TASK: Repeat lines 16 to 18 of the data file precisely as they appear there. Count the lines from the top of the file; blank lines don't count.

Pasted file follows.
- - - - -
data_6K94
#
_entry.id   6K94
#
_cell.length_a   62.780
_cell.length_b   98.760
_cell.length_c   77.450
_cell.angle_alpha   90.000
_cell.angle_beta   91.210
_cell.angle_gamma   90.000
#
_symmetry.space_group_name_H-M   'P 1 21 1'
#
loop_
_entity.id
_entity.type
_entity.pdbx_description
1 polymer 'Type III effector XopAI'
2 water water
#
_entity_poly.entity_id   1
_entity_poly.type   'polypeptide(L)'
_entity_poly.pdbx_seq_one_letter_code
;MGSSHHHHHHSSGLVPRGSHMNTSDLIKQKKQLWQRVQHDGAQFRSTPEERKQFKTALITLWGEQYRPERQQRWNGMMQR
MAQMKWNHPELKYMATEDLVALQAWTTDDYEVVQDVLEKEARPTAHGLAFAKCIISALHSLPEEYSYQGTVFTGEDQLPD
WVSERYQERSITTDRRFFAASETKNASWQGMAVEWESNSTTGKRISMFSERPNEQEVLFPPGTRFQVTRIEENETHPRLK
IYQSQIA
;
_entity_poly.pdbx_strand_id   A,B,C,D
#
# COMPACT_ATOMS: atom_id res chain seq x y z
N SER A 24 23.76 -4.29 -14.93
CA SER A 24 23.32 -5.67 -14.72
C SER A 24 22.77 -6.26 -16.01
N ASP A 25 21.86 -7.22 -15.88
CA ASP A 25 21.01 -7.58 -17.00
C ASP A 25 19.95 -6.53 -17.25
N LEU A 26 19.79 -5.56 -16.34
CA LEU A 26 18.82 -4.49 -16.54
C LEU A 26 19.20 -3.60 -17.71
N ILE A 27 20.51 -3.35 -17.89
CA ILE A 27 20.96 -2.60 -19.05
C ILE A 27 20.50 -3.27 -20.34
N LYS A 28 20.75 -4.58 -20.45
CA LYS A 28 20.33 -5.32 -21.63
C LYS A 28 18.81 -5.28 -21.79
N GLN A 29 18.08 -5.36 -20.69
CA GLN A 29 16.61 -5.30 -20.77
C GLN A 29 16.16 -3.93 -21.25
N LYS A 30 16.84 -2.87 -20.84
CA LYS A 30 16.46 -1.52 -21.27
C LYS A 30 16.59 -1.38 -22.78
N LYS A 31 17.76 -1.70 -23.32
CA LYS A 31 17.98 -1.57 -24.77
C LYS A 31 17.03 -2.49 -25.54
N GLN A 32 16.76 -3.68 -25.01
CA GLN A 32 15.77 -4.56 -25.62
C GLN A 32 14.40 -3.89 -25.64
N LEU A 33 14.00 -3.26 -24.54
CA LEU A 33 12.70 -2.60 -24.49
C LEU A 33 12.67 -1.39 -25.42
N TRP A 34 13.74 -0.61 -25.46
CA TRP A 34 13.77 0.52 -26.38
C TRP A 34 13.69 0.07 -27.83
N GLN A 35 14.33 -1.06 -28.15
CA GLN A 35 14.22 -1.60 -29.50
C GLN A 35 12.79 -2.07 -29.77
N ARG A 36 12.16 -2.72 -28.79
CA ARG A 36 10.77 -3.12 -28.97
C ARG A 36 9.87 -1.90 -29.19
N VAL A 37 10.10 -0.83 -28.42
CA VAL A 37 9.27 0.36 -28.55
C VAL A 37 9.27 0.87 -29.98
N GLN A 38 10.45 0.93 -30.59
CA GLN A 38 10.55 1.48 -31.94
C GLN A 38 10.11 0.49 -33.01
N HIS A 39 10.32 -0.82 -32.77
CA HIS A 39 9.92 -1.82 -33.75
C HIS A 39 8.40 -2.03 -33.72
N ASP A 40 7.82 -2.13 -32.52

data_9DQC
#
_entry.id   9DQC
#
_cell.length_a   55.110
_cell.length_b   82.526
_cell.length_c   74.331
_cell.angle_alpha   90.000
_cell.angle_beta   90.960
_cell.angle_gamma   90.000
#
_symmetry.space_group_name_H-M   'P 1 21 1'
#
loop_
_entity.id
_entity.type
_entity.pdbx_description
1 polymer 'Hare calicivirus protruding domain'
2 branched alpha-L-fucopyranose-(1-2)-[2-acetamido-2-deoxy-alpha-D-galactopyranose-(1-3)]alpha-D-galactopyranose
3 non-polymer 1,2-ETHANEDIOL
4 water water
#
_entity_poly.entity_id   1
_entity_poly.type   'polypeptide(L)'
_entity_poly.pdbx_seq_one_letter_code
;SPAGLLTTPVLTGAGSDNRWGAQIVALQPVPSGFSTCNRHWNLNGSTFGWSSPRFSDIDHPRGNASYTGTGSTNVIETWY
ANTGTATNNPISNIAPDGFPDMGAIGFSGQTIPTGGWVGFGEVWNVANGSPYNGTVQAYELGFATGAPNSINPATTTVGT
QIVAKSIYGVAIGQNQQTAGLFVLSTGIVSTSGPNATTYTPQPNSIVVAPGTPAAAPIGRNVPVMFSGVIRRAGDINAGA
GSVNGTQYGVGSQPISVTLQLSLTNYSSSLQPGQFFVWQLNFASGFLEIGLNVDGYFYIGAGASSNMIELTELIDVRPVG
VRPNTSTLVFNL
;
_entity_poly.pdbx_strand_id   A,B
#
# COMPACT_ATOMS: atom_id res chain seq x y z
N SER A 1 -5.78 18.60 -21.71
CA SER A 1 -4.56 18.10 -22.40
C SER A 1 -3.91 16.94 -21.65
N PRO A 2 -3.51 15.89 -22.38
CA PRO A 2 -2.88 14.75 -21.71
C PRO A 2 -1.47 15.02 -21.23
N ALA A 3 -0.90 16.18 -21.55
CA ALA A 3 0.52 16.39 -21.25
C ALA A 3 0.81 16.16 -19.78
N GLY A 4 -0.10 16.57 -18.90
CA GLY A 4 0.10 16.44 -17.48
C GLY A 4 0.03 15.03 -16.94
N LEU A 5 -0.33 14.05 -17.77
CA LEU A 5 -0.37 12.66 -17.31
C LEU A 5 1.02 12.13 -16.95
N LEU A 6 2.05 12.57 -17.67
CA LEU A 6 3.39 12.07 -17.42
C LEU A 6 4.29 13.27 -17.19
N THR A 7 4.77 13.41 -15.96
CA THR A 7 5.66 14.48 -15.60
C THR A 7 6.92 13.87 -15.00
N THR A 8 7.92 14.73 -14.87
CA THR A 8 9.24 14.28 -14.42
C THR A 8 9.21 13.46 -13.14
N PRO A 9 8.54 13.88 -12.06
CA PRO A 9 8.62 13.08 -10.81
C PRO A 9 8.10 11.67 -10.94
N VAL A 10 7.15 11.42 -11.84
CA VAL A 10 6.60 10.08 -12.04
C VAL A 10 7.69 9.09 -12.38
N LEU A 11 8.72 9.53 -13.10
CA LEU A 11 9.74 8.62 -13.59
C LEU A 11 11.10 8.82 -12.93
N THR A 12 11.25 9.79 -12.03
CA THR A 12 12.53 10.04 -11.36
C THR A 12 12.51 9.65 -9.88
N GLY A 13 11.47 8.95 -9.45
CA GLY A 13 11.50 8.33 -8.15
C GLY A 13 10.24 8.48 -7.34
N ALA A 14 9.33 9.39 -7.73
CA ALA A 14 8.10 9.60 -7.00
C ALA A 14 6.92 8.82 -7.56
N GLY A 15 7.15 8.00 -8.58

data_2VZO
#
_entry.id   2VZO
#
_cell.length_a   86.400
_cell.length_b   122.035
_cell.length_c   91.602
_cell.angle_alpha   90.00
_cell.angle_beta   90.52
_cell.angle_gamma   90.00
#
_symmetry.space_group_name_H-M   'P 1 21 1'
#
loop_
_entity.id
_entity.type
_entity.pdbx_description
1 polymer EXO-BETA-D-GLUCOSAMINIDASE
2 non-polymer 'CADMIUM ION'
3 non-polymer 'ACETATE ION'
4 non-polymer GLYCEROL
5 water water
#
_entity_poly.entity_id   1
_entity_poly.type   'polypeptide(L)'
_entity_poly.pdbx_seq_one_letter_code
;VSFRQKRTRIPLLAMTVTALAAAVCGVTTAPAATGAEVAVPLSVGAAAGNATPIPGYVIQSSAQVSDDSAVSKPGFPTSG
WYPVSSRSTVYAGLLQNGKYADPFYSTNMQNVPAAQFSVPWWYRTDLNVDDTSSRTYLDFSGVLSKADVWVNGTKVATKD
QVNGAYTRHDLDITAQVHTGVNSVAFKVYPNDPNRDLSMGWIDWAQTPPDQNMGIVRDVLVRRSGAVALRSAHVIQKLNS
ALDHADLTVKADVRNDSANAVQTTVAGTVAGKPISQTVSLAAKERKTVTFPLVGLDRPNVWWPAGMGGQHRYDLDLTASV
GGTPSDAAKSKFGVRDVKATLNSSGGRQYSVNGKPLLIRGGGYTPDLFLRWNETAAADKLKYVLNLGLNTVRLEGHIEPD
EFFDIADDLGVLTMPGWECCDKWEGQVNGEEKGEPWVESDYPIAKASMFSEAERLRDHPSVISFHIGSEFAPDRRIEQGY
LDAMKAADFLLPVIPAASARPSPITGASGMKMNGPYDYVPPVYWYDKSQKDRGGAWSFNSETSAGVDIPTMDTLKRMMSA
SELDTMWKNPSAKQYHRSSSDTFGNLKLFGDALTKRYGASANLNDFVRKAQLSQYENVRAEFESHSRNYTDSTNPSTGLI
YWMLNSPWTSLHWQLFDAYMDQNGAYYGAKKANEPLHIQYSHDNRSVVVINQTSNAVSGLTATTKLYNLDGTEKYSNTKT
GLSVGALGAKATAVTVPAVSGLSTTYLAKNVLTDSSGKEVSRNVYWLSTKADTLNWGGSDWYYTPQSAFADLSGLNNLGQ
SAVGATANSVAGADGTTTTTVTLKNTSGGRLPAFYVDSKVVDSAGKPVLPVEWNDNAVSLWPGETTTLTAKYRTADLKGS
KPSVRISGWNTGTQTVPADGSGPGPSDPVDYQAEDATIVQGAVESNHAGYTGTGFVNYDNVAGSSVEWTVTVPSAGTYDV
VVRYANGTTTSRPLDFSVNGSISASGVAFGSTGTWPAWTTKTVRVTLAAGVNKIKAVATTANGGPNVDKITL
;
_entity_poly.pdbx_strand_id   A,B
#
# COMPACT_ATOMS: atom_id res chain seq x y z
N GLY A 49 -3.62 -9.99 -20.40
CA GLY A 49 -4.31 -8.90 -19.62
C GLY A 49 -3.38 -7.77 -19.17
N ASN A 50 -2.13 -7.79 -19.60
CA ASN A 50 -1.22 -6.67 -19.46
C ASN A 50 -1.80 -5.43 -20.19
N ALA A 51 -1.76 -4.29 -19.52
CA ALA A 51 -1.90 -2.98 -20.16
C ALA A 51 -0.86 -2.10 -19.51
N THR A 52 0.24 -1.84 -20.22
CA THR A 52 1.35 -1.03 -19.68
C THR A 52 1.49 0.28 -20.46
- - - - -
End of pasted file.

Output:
_entity.type
_entity.pdbx_description
1 polymer 'Type III effector XopAI'